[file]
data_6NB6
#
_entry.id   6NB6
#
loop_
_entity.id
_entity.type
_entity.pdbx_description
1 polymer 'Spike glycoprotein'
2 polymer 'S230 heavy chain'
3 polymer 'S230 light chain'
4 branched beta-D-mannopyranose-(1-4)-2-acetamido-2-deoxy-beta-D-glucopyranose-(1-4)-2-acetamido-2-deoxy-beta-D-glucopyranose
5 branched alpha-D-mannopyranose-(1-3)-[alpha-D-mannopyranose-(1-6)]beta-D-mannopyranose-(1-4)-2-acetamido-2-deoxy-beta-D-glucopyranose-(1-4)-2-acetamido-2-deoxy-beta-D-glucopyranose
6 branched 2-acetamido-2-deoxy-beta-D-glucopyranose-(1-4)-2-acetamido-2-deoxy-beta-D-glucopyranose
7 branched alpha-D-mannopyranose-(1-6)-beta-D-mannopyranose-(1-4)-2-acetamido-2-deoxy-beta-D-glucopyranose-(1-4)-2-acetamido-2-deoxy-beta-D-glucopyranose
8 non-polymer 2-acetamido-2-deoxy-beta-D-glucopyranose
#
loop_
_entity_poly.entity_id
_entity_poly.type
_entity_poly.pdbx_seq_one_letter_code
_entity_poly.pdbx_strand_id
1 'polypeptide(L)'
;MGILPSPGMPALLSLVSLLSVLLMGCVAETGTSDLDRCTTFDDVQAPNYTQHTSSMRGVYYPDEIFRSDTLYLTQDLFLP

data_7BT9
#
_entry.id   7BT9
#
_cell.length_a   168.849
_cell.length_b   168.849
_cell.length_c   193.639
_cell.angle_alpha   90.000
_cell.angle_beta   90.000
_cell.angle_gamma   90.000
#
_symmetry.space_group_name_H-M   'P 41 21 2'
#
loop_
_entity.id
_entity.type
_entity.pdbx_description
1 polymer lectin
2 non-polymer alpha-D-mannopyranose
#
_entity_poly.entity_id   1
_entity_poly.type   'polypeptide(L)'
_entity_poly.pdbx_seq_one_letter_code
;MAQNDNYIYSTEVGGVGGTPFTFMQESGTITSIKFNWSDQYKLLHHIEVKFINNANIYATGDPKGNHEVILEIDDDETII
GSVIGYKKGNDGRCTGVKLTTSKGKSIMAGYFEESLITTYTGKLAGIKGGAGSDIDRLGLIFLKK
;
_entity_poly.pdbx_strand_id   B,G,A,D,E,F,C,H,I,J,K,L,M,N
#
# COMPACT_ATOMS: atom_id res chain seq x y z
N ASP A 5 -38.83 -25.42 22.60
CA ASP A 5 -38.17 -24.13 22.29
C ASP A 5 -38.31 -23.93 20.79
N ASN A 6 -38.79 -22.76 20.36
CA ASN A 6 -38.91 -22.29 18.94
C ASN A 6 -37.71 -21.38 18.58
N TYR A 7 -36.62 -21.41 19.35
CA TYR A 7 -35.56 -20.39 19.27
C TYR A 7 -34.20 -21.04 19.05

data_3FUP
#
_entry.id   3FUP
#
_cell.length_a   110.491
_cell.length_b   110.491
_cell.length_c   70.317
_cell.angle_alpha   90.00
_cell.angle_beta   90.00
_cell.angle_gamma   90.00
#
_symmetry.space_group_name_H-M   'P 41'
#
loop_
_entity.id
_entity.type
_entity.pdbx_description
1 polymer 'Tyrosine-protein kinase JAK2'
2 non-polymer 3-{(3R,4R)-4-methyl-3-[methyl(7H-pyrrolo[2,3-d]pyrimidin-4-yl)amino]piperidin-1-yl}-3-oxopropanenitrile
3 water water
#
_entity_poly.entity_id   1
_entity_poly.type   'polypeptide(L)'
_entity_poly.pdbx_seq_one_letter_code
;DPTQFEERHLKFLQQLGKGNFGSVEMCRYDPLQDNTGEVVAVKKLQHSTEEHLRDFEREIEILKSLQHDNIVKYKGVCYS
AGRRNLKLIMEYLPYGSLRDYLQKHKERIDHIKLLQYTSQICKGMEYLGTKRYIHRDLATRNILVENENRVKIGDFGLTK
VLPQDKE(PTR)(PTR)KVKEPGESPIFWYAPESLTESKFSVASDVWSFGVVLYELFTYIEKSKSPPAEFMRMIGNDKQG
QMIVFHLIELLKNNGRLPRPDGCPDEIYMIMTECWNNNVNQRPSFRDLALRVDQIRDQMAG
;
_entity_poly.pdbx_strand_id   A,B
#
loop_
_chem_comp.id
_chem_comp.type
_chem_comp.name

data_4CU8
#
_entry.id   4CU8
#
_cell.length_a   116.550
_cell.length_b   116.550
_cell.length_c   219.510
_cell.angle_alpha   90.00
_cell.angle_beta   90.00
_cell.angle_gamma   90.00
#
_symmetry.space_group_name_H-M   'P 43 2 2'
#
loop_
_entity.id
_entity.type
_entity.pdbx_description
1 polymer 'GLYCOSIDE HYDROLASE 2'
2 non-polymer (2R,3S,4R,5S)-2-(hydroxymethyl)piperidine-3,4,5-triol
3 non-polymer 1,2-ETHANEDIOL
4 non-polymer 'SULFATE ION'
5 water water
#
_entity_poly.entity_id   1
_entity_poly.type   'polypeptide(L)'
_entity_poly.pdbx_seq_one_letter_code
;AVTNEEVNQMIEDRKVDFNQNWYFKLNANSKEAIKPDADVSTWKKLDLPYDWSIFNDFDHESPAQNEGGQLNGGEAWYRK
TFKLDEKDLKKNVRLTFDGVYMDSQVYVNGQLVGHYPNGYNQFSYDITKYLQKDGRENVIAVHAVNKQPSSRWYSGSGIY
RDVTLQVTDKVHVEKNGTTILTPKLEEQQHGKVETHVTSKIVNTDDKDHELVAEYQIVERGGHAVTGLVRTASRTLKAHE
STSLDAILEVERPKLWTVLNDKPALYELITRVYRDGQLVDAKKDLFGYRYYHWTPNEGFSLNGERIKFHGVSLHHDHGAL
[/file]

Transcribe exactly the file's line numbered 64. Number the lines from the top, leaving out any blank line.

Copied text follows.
#